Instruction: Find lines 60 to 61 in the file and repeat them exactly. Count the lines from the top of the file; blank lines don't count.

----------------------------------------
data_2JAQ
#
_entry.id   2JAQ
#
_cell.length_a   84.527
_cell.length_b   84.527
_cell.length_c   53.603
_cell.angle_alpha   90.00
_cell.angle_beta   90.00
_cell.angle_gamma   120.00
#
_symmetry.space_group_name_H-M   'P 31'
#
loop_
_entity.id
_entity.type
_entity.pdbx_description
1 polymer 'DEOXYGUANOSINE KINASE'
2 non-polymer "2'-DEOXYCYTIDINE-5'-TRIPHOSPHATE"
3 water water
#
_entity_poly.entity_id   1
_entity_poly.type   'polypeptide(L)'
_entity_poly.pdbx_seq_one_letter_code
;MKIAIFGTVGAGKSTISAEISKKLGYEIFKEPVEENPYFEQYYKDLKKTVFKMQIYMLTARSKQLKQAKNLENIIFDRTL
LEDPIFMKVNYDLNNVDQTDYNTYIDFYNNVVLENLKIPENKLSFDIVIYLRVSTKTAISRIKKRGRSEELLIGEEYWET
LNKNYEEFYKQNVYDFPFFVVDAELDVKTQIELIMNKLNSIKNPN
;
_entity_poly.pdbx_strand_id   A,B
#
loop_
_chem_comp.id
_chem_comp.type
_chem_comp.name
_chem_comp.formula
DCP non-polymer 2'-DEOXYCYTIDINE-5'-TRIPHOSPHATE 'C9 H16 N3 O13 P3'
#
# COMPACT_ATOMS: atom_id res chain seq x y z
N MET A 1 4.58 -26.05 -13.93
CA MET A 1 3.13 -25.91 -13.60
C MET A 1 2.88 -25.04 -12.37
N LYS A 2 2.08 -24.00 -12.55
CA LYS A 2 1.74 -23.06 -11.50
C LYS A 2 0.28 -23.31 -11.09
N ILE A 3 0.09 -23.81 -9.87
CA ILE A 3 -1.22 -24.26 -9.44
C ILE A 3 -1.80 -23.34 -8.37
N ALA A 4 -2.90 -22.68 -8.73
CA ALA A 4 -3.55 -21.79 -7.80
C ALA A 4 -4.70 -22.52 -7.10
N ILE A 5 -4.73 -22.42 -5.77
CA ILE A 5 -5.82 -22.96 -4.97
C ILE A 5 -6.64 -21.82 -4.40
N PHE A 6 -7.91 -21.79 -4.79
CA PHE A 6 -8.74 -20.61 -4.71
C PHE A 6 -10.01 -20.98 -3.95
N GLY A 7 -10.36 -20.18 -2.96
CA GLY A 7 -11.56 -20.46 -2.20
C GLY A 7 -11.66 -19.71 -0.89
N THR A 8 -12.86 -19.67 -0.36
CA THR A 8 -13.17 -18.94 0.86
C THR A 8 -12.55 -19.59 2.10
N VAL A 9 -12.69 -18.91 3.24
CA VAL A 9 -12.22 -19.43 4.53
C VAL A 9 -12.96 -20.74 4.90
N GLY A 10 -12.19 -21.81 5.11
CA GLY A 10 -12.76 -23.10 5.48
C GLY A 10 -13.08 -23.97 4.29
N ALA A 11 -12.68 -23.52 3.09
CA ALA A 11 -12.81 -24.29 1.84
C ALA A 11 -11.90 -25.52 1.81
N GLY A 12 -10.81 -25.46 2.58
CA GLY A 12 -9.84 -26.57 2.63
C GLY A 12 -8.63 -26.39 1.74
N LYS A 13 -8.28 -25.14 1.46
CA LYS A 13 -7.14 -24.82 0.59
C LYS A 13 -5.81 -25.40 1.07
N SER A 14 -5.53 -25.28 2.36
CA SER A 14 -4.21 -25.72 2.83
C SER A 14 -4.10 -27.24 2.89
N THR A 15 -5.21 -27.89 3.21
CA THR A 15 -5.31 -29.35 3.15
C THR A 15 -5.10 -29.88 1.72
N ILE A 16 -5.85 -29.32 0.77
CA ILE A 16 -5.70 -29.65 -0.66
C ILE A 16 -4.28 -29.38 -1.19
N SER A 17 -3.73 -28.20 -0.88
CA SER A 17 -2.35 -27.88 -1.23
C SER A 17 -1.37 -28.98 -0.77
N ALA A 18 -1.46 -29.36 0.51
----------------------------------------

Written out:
N THR A 8 -12.86 -19.67 -0.36
CA THR A 8 -13.17 -18.94 0.86